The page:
Now Barjatya rectifies all the mistakes in his first two historical hits MAINE PYAR KIYA and HUM AAPKE HAIN KAUN. The sweet, cloying coyness and almost-unbearable bonhomie of those two films and also Barjatya's HUM SAATH SAATH HAIN is here replaced by a far more fluent and fertile imaginative impulse, which irrigates nourishes and nurtures Barjatya's idealistic, almost utopian view of a joint family.
Gone is the amateurish home-video feel to Barjatya's earlier familial epics. Yes, there's plenty of singing (and not of a very high caliber, I'm afraid) but blessedly little dancing in the long but fulfilling and fluent drama of domesticated courtship. The simple charm of the boy-meets-girl story is laced with untold moments of absolute enchantment.
In his typical fashion Sooraj Barjatya weaves together moments between the couple as they move in and out of the domestic flock. Blessedly the joint family is kept at a far more manageable level here than in Barjatya's other films. No irksome broods of Mamajis and Buas to fill up the space in the fringes, so that the couple in love gets ample breathing-space to let their mutual feelings grow in leisurely grace.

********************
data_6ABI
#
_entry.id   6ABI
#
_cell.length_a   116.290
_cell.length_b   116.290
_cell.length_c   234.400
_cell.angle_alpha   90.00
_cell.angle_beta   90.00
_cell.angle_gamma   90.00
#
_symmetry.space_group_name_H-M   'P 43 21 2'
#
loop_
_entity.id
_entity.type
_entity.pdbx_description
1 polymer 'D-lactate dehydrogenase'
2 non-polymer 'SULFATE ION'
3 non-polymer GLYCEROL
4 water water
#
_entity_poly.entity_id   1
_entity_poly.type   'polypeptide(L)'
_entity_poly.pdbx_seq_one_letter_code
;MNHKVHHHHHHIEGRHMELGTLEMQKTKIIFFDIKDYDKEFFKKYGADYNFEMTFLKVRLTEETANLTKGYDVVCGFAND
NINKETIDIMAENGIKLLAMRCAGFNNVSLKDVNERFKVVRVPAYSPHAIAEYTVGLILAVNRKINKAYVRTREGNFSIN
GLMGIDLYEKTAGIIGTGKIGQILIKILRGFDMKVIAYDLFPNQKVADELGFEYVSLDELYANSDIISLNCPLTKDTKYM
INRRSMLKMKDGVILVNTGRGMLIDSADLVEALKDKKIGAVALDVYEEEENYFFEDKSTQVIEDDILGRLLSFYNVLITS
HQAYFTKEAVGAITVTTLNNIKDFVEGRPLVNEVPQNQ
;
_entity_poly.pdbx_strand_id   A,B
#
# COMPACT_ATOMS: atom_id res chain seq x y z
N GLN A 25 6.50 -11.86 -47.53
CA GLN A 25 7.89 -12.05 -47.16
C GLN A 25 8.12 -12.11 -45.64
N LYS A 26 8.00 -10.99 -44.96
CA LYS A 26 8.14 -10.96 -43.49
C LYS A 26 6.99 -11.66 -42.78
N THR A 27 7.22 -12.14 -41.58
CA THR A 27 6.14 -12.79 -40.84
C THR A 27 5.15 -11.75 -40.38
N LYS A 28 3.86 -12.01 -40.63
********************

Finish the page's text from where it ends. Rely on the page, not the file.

The old-world charm of a yarn that weaves in and out of amorous arrangements within an arranged marriage is tremendously aggrandized by the lead pair who goes through the mellow motions of falling in love, in a spirit of artless adventure in an unexplored journey.
The external detailing of a small dusty town near Delhi is exquisitely canny the crowded gullies, the urchins running after Shahid's posh car when he visits his in-laws-to-be, the halvai ki dukaan and the night-time bustle compounded by distant sounds of old Hindi film songs Sanjay Dhabade's artwork is among the best I've seen in recent times.